Sri Lanka hikes food tax on onions by midnight gazette
ECONOMYNEXT – Sri Lanka has raised an existing food import tax on large onions to Rs40 a kilogram from Rs25 to keep domestic prices high to give profits to producers, with a price control also imposed at Rs78 rupees a kilo, the finance ministry said.
Levies on foods and other items are routinely hatched in secret in Sri Lanka by bureaucrats and ministers, and slapped by midnight gazette to help special interests lobbies, literally, while the citizenry is sleeping in a brazen act of prerogative taxation without parliamentary or even cabinet sanction.
The parliament then rubber-stamps the levies later in a grotesque parody of the basic democratic principle of ‘taxation by consent’, critics say.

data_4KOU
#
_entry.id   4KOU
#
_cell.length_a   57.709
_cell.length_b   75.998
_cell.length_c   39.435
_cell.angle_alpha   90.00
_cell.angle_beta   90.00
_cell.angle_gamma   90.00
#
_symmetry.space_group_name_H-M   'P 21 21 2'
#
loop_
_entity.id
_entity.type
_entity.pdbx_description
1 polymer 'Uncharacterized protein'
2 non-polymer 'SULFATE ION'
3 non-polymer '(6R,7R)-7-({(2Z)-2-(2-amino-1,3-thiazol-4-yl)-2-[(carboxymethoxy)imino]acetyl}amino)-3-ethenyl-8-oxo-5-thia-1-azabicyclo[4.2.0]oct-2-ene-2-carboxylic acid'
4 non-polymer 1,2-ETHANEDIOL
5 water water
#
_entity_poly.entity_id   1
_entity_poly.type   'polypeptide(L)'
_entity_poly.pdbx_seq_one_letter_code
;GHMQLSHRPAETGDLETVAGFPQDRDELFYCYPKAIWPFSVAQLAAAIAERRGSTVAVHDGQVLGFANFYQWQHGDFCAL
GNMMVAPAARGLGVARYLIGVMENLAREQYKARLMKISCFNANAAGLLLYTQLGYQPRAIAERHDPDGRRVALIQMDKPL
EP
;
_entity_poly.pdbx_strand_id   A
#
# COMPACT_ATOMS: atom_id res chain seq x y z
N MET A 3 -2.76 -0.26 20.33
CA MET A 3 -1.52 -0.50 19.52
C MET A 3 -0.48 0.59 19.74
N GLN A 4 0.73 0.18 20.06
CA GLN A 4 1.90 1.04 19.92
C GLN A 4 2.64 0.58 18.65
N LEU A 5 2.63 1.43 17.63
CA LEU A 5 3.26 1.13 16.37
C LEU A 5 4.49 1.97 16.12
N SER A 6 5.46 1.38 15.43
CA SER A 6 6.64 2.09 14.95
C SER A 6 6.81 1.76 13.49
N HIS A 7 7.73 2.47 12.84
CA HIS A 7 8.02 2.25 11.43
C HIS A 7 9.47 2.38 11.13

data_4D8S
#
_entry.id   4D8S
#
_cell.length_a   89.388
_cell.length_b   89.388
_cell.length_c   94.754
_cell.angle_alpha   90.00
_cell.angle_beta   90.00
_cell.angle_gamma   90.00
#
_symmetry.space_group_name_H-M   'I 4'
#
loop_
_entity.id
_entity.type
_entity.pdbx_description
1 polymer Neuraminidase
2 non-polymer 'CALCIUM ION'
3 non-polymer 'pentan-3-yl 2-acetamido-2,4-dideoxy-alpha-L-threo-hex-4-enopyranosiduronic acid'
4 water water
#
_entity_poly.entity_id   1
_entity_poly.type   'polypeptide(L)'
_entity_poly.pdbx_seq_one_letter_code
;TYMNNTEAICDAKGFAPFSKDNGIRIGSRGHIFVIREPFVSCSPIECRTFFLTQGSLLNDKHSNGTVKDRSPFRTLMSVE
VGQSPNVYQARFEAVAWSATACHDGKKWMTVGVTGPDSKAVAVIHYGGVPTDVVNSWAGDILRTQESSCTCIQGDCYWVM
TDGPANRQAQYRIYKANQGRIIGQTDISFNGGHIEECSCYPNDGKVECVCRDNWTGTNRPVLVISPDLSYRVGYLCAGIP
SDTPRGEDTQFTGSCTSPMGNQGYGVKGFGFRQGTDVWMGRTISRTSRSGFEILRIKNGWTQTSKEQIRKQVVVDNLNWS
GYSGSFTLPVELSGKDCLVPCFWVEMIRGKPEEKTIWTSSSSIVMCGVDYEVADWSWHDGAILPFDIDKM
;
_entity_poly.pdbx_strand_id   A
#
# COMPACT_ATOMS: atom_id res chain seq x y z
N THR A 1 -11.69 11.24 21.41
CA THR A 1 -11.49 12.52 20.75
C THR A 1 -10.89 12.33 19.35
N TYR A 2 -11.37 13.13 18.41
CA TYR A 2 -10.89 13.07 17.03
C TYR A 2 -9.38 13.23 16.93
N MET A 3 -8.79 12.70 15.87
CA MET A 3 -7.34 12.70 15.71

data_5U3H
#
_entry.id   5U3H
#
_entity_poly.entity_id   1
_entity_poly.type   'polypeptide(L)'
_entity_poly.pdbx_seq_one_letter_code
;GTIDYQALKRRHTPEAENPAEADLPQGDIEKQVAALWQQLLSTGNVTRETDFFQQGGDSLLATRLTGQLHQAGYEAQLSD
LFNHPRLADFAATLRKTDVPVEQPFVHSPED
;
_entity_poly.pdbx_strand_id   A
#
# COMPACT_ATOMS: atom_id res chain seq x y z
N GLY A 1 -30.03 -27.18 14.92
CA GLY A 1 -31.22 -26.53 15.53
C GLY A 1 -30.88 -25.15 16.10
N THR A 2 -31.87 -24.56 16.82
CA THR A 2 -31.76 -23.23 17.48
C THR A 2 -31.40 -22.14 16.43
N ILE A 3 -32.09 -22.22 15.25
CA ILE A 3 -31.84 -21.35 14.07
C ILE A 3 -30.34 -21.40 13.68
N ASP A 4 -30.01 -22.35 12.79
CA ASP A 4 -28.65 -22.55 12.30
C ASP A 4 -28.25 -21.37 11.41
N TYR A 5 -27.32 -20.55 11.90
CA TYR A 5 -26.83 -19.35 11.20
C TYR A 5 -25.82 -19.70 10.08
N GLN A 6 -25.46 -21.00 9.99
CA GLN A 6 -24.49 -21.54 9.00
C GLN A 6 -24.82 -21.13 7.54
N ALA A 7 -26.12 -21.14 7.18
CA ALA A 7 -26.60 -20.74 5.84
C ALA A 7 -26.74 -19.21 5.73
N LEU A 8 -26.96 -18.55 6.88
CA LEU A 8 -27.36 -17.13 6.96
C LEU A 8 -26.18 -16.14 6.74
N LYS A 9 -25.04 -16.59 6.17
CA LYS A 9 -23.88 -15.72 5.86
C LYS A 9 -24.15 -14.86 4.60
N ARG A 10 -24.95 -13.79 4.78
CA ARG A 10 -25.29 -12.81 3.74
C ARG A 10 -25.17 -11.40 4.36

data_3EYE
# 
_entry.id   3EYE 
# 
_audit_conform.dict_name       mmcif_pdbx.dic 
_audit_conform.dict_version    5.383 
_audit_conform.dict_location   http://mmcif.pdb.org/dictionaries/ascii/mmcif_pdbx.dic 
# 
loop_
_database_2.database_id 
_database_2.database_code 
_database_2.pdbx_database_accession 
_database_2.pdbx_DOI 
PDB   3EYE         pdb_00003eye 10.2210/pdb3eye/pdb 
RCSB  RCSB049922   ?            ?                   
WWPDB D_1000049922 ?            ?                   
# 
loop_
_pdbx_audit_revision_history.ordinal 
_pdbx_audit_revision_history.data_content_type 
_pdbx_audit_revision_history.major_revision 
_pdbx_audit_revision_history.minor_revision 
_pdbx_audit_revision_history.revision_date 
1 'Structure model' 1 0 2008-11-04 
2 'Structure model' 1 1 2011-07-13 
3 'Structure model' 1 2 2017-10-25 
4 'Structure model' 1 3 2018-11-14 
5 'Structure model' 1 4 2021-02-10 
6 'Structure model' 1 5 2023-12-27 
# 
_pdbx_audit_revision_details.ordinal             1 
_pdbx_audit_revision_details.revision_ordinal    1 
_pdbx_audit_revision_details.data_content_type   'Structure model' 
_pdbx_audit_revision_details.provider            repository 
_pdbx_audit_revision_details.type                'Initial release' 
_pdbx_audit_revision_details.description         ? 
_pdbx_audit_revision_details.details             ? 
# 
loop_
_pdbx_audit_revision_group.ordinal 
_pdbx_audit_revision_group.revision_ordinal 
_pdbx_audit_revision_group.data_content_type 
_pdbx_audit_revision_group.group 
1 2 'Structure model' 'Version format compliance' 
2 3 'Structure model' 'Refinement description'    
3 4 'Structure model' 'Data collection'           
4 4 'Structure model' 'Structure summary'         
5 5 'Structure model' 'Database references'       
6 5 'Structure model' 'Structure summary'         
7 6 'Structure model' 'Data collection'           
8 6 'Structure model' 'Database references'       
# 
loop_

This year, some groups had challenged the practice of imposing VAT by minister’s prerogative in Supreme Court, and the current administration was forced to backtrack and treat people in a less feudal manner.
The finance ministry revealed the onion levy in a statement on August 21, saying that the tax had come into effect from the midnight of August 19.
The finance ministry said 12,000 tonnes of large onions (Bombay onions) are imported every month and domestic farmers are expected to harvest about 50,000 tonnes in the next few months.
The tax was raised to ‘protect’ the farmers.
Unlike farmers in other South Asian countries, Sri Lanka’s onion, potato or rice famers cannot produce food either to the quality or price demanded in export markets, and what would be an exportable surplus (earning foreign exchange) in India or Pakistan is simply a phenomenon to that pushes up food costs for the hungry. (Colombo/Aug21/2016)